Giacomo Balla, 150 years after his birth, opens his fabulous house museum in Rome to the public

«We will give skeleton and flesh to the invisible, the impalpable, the imponderable, the imperceptible. We will find abstract equivalents of all the forms and elements of the universe, then we will combine them together, according to the whims of our inspiration, to form plastic complexes that we will set in motion ». So wrote Giacomo Balla and Fortunato Depero in their Manifesto for Futurist reconstruction. They were faithful to their principles, and they also took it into account when furnishing their homes.

July 18 will be 150 years since the birth of the great artist, sculptor, painter and “free word” and, to celebrate the anniversary, the Maxxi has decided to celebrate him with a major exhibition, “From home to the Universe and back”, which also includes the reopening, absolutely exceptional and by reservation, of the legendary home of Balla in Rome, in via Oslavia 39 B. In that house on the fourth floor the artist lived there with his wife for thirty years, from 1929 until his death, which occurred in 1958, when he was 87.

The house is a true “total project” made up of painted walls, strange and hand-painted furniture and utensils, which make it a true work of art in its own right. It can be said that there is nothing that has not been, in some way, touched by his genius, from the ties in the wardrobe to the knick-knacks. As long as the daughters Luce and Elica lived, who continued to live in that kaleidoscope of colors, everything remained substantially unchanged. In the seventies, the lawyer Gianni Agnelli arrived in person, who wanted at all costs to buy the “Velocity” canvas, which today is at the entrance to the Lingotto.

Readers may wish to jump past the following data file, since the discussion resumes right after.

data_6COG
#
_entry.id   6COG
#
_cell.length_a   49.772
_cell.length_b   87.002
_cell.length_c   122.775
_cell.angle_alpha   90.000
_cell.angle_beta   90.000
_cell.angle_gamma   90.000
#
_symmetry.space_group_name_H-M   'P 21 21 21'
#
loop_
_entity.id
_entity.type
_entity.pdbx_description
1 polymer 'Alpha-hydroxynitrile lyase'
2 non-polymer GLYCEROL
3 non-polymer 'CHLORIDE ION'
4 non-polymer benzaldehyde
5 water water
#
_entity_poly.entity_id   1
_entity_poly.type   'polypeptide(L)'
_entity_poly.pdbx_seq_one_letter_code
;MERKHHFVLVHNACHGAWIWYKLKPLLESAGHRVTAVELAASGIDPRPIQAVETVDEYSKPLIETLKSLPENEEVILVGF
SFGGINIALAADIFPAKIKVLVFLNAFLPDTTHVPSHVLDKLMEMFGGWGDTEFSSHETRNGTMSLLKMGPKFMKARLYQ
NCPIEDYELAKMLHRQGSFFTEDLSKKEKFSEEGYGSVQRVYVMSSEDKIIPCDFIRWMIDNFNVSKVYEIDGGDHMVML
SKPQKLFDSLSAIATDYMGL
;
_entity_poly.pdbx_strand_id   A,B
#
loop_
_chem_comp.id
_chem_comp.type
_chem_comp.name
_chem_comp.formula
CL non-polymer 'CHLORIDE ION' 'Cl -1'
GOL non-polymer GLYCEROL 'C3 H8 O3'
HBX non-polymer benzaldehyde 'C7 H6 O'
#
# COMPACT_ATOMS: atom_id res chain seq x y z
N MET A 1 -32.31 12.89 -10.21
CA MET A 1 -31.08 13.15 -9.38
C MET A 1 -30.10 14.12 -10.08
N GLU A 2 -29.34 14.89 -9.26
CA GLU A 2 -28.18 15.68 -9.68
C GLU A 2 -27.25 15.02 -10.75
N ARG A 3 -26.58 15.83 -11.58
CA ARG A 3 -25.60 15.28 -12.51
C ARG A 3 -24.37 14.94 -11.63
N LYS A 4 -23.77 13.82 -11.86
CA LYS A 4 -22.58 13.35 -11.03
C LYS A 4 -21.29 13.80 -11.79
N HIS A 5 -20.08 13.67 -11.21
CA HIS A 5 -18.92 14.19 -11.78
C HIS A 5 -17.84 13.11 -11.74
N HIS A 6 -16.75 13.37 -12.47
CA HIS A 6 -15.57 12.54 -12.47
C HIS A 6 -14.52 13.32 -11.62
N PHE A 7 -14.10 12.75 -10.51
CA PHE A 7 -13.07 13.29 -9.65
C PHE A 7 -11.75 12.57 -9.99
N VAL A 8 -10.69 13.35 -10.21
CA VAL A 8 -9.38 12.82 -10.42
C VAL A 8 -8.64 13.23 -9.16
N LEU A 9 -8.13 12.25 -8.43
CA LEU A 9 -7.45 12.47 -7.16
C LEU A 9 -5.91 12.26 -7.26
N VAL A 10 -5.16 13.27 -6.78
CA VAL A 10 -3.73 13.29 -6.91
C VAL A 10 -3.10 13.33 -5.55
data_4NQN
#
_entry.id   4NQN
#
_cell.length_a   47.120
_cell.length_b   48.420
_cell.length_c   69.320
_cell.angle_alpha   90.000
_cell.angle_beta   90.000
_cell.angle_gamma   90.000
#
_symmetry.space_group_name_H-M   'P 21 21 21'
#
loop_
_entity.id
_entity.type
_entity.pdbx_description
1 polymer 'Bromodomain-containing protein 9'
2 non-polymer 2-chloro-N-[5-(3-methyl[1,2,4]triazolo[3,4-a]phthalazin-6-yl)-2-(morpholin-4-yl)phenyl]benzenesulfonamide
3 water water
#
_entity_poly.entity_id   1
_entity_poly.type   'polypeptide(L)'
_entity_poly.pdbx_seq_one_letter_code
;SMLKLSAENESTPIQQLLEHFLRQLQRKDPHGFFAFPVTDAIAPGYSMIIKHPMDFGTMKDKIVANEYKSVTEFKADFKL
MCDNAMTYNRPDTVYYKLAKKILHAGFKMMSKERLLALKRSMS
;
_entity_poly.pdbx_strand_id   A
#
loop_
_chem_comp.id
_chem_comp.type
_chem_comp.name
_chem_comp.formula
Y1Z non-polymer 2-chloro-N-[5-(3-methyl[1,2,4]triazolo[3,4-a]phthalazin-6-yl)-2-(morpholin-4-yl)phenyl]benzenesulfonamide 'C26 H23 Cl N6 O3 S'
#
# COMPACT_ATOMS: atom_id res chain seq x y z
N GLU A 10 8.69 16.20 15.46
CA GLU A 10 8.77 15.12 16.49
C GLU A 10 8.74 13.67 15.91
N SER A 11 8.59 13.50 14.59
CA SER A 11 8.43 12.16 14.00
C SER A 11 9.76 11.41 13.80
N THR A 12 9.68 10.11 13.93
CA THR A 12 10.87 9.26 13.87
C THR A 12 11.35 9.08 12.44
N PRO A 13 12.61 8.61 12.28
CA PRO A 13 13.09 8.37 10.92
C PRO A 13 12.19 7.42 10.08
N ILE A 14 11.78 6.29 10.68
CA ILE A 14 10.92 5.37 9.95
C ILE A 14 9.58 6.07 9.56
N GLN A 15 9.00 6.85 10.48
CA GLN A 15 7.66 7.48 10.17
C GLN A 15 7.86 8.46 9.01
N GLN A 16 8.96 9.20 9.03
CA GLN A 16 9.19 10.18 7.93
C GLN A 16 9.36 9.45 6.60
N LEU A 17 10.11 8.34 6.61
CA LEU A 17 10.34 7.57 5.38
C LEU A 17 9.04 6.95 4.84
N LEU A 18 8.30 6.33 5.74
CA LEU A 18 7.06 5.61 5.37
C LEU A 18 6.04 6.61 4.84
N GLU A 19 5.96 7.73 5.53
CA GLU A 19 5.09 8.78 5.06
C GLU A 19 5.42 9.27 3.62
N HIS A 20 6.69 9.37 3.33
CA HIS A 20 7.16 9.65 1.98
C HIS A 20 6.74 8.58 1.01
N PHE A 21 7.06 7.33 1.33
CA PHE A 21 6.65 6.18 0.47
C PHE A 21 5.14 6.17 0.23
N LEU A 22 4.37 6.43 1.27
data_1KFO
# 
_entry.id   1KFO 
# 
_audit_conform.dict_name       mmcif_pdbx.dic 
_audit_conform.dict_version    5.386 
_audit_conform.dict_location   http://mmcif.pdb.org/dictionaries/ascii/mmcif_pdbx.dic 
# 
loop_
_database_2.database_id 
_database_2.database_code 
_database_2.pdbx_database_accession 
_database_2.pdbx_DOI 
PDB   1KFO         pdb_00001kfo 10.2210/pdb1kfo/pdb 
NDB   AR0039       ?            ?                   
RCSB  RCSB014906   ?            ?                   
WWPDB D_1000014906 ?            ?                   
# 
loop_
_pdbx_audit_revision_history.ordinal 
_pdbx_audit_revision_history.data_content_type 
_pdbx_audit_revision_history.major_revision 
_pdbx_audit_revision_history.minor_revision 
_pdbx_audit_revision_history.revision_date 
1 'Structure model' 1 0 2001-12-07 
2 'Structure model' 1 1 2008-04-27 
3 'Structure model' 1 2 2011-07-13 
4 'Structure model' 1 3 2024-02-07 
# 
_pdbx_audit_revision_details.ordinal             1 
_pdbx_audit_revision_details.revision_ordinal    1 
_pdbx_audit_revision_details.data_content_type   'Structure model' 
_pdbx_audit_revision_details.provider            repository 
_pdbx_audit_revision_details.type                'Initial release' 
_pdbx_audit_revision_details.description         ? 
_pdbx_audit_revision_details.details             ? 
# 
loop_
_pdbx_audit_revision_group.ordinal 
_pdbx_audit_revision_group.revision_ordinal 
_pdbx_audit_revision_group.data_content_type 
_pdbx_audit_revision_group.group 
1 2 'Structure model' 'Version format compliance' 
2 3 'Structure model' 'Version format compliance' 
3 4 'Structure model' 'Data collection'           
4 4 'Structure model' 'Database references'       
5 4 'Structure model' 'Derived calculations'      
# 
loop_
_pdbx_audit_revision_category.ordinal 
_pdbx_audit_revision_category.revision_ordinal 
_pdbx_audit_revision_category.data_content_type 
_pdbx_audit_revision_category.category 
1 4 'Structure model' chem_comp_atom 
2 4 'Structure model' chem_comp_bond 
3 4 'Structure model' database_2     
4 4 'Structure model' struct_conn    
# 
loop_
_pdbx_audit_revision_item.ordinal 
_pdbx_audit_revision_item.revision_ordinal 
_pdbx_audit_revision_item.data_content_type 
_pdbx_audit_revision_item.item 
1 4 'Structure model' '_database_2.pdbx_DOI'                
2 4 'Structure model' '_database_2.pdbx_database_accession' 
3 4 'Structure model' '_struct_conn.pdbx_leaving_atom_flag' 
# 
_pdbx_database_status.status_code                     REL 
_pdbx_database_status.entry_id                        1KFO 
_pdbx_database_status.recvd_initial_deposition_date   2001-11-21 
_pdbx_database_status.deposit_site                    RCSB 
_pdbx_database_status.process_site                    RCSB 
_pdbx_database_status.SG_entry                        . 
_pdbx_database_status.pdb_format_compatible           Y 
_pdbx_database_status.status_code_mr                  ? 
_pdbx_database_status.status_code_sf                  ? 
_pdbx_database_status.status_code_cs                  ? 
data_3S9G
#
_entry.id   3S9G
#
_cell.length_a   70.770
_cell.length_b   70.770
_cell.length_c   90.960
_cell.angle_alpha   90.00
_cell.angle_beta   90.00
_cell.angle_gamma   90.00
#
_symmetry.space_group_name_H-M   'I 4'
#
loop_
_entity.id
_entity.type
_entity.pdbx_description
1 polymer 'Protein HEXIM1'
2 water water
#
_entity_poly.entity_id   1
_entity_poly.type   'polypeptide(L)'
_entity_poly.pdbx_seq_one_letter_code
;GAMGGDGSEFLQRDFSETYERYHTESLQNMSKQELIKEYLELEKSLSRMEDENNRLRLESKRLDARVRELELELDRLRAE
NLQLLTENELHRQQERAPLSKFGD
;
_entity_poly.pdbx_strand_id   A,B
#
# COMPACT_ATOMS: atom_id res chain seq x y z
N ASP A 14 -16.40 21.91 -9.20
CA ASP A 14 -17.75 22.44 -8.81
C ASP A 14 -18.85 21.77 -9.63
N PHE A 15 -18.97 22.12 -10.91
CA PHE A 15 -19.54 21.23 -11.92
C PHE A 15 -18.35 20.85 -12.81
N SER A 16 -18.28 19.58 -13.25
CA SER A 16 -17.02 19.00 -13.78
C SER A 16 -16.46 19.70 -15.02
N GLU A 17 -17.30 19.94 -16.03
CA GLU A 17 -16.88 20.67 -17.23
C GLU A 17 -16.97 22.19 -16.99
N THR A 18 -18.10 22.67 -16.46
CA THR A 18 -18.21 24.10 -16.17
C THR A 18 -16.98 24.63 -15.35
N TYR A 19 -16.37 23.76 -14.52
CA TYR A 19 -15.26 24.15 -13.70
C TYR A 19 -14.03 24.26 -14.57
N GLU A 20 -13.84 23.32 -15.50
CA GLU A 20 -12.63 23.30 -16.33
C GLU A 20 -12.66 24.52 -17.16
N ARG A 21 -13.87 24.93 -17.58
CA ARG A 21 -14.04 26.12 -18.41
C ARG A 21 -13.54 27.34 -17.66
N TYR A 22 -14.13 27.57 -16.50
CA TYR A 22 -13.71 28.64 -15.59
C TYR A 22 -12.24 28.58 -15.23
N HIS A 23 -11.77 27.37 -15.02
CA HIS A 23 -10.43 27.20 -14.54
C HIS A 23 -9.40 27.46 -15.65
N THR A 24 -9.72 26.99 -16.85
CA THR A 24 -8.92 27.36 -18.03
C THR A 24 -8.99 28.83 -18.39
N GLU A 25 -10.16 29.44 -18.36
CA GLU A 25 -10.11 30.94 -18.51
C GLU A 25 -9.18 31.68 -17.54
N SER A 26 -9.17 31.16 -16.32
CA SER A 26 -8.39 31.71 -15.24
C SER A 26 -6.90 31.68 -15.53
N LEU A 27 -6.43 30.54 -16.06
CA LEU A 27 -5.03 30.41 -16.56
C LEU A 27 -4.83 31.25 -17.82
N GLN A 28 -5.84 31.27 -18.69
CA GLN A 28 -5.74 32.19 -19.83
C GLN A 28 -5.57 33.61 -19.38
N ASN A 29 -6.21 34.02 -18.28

Balla arrived in Rome in 1895, from his native Turin, and remained there practically all his life, apart from a Parisian parenthesis. For a long time, for that house whose cultural heritage should have been taken care of, there was a scandal. To support the maintenance of that house-museum, the heirs used the proceeds from the sale of serigraphs and carpets. Now, thanks to the interest of the structures (and in particular of the Special Superintendence of Rome Archeology, Fine Arts and Landscape, of the General Direction of Contemporary Creativity of the Mic and the contribution of the Bank of Italy, as well as private sponsors), the dream of finally opening to the public this dream place has become reality. With the final goal, it is hoped, of a permanent opening.

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